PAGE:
Kansas City isn’t unique in its high demand for talented techies.
But perhaps what is setting the area apart is its collaborative approach to creating, recruiting and retaining tech talent in the Kansas City metro. Dozens of area tech companies engaged in a panel discussion Wednesday on practical steps that companies can take to win “the battle for tech talent.”
KCnext president Ryan Weber, whose organization helps grow the area tech sector, said that the discussion aims to inspire new talent acquisition strategies among Kansas City firms.
“Today’s event was a true call to action for Kansas City employers,” Weber said. “We hope Kansas City tech employers walked away with new resources and ideas they can begin utilizing right away.”
Those leading the Lockton-hosted discussion were: Gary Beach, publisher emeritus of CIO Magazine and a columnist with the Wall Street Journal; Chris Isaacson of Bats Global Markets; Kevin McGinnis of Pinsight Media+; Mira Mdivani of Mdivani Corporate Immigration Law Firm; and Anna Welchman of LaunchCode.
The group boiled down strategies for tech firms to recruit and retain talent into five key areas.
1. Close the education gap.
Companies must engage local schools and offer support with their time, funding or both. Science, technology, engineering and math education should ideally begin before kindergarten, Beach said. Mdivani added that STEM education is even more important if Kansas City wants to compete for immigrant workers with more advanced skills.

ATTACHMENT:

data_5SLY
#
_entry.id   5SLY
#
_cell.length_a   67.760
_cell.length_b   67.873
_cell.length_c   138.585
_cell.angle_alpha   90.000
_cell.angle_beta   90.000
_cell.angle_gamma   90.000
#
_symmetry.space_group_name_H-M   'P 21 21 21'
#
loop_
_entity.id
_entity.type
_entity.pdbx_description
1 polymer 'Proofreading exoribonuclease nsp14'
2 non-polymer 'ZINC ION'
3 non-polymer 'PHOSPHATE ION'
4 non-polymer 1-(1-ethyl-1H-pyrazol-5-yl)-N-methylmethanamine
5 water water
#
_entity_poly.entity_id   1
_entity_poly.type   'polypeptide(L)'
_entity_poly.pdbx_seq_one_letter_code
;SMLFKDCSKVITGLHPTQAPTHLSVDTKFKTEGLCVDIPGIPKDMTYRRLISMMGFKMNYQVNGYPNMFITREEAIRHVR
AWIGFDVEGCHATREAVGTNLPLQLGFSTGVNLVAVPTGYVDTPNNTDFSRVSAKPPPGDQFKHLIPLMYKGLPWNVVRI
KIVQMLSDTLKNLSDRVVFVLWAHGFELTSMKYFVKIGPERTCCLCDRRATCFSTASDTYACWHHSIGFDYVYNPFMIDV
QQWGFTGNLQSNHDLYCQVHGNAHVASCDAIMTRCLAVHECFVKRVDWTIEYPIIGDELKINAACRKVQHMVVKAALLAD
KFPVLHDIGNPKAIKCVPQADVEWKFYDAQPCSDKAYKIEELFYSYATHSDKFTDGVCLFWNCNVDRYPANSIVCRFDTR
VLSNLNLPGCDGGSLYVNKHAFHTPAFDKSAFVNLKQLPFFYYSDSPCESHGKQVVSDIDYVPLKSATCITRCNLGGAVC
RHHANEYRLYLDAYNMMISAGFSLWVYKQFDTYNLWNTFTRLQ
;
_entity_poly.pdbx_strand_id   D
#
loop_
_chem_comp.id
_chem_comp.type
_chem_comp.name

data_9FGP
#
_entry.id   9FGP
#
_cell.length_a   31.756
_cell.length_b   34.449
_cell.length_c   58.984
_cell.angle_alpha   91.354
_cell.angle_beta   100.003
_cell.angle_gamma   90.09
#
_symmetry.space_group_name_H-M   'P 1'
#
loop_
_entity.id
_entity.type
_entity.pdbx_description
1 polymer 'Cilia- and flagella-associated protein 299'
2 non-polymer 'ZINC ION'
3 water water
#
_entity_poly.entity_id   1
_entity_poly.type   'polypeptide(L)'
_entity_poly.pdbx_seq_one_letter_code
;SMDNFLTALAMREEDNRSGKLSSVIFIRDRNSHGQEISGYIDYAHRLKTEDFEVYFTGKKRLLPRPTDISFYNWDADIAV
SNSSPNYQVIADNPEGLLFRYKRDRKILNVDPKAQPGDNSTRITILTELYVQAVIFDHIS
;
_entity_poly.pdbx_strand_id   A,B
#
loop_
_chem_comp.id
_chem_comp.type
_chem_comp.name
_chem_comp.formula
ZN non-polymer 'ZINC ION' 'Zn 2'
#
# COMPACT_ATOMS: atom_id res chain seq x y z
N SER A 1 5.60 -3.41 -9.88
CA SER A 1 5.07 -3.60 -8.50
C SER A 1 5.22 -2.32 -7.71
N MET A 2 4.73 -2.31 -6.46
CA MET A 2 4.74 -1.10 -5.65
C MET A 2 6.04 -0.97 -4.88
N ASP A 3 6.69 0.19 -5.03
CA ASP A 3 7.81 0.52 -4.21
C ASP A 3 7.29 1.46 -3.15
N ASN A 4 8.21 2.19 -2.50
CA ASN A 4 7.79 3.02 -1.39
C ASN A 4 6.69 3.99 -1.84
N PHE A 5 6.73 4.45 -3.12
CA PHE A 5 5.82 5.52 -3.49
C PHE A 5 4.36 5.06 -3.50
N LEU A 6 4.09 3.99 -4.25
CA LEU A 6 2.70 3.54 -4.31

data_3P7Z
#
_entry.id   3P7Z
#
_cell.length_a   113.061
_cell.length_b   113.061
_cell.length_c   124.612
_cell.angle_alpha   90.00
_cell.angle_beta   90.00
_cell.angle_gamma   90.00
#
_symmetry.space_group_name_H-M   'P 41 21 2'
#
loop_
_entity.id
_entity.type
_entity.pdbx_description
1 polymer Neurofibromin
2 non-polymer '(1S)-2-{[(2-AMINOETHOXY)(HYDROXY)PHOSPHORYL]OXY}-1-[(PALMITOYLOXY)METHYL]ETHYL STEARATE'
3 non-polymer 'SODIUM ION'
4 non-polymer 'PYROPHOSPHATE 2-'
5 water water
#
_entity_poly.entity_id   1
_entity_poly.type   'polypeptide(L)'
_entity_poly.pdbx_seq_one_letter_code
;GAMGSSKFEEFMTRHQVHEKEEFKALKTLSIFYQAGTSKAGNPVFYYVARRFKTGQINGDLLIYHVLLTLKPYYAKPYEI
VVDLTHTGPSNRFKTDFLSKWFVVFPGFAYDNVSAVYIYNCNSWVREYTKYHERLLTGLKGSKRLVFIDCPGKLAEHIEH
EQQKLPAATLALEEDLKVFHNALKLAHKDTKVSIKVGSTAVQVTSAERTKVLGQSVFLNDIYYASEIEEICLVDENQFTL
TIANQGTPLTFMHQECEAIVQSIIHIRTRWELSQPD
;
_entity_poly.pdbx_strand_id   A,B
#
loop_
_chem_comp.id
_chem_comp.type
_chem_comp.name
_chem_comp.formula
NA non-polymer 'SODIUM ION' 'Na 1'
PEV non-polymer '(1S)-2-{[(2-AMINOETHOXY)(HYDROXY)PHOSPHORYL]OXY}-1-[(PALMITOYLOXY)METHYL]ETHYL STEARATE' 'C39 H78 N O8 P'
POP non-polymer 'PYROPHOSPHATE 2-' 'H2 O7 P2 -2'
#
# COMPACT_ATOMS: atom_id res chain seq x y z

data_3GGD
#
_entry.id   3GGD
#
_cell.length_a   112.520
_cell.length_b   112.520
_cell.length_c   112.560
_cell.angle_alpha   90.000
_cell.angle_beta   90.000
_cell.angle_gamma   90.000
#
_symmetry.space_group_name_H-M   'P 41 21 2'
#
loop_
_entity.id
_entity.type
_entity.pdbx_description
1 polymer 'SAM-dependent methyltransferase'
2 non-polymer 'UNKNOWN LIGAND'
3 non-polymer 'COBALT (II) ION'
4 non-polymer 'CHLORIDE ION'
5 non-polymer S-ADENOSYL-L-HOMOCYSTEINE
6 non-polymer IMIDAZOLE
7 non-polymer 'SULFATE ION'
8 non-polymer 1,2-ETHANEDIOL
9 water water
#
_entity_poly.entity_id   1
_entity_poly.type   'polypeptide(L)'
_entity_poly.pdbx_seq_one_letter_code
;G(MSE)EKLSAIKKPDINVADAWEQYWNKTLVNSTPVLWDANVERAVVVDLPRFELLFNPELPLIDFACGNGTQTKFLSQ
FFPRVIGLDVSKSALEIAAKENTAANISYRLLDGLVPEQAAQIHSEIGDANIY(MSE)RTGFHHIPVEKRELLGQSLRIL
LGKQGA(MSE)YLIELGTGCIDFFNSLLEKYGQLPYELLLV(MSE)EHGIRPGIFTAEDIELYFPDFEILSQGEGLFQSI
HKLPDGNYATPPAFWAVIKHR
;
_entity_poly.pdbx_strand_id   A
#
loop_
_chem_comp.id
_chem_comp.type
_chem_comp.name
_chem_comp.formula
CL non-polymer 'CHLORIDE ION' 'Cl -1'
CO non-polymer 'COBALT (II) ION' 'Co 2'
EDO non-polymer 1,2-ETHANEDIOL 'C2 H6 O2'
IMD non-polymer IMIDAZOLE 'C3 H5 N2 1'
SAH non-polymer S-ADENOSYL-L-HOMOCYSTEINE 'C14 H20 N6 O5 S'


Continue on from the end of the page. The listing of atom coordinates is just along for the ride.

2. Stop whining.
Kansas City needs to stop complaining about the lack of talent and get practical about the problem. There are many efforts to boost tech talent in the area, including KCnext and LaunchCode.
“Be a voice — don’t just check the box,” McGinnis said. “Your involvement is what can make Kansas City the land of opportunity.
3. Be open and progressive with hiring initiatives.
You don’t need a degree to be a proficient programmer. Be open to applicants with skills and experience, and not just a degree in computer science. McGinnis said many of his best programmers at PinSight Media+ don’t have college degrees.
4. Promote Kansas City.
If you want to attract the best techies from the East or West coasts, you’re going to have to sell more than your company. Leaders should also sell the culture of Kansas City. Discuss the area’s arts and music scene. Mention the delicious food and fun nightlife. You’d be hard pressed attracting someone to your company without first selling them on the city in which they’ll live.
5. Build a better company culture.
Organize your company culture around two cornerstones: lifelong learning and solving a big problem. Employees come to work to learn and grow as professionals. Many also want to make the world a better place by tackling big problems — and that doesn’t always mean enabling world peace.